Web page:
shown, indeed often taking events out of their context.
The image of a Palestinian youth facing an Israeli tank is a news story that stirs the emotions of the television viewers, a story that sells well. But this imagery is a gross distortion of the reality. In the picture the tank is seen as representing the "cruel and powerful occupier," the embodiment of a wrong that is supposedly the source of the Middle East conflict. However, reality is much more complicated than an image that captures a single moment - its before and after unknown to the viewer. Furthermore, the picture and its accompanying report generally say very little or nothing about the ongoing Palestinian terrorism which is the sole reason for the tank's being there in the first place. The media says very little about the Palestinian terrorists intentionally operating from urban centers. Little is shown about how the terrorists mingle with the Palestinian civilian population, cynically using children and other civilians as their pawns and shields behind which they launch their attacks against innocent Israelis. Very little, if anything, is said about the fact that the Israel Defense Forces act to avoid harming innocent civilians, even at the expense of endangering the lives of Israeli soldiers.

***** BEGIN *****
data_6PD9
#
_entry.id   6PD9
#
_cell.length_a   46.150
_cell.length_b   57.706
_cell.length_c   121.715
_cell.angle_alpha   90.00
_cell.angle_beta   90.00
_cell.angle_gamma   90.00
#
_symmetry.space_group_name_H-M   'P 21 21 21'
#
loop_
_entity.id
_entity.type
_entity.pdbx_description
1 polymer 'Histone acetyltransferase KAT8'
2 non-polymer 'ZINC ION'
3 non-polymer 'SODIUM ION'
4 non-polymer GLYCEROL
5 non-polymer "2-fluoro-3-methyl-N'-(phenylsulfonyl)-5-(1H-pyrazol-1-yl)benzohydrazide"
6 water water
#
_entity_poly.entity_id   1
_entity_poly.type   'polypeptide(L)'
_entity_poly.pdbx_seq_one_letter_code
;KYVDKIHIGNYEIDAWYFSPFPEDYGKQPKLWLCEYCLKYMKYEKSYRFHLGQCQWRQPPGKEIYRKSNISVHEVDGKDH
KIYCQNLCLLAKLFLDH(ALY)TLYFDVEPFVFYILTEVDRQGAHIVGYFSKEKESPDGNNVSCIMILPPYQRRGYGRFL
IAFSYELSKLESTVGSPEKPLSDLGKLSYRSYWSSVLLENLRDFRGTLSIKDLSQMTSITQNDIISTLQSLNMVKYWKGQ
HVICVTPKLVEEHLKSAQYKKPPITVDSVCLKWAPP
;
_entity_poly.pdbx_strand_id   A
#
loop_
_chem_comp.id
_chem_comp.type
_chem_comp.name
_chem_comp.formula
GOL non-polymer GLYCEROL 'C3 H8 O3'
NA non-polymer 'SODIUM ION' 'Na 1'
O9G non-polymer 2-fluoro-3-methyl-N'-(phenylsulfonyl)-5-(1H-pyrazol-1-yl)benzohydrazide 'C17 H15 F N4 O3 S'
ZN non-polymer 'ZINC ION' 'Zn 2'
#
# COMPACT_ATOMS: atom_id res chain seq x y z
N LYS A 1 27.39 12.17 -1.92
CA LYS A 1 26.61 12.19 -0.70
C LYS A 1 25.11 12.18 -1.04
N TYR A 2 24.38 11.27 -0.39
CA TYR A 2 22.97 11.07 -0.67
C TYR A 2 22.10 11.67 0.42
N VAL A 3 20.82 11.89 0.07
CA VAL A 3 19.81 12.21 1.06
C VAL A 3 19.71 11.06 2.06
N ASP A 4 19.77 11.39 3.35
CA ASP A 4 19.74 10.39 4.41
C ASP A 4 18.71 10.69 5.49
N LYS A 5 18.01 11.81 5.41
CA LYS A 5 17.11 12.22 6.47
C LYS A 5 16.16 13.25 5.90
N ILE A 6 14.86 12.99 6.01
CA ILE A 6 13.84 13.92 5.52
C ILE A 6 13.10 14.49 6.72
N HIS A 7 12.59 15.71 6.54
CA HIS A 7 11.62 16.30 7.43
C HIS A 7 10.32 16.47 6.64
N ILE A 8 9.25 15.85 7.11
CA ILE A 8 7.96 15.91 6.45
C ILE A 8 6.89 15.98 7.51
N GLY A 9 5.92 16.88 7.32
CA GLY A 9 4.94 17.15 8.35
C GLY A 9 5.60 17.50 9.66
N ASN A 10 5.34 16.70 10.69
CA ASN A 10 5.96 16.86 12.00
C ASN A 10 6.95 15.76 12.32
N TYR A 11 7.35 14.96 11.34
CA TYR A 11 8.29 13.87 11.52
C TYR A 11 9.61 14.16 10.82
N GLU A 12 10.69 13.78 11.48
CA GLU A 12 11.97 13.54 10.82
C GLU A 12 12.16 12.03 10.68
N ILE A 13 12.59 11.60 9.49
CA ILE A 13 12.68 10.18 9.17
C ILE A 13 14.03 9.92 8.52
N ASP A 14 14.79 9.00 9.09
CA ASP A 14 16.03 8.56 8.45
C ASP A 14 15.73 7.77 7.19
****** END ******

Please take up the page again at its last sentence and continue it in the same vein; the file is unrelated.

The international media has severely criticized Israel for restricting the freedom of movement of the Palestinians and for the suffering of the Palestinians at roadblocks that were placed in the territories by the Israel Defense Forces since the outbreak of violence in September 2000. The scenes that appear on television screens are indeed hard-hitting. They show Palestinians waiting, often for long periods, for security checks at the roadblocks.
These reports illustrate a situation that is only part of the picture, for the most part ignoring the context; that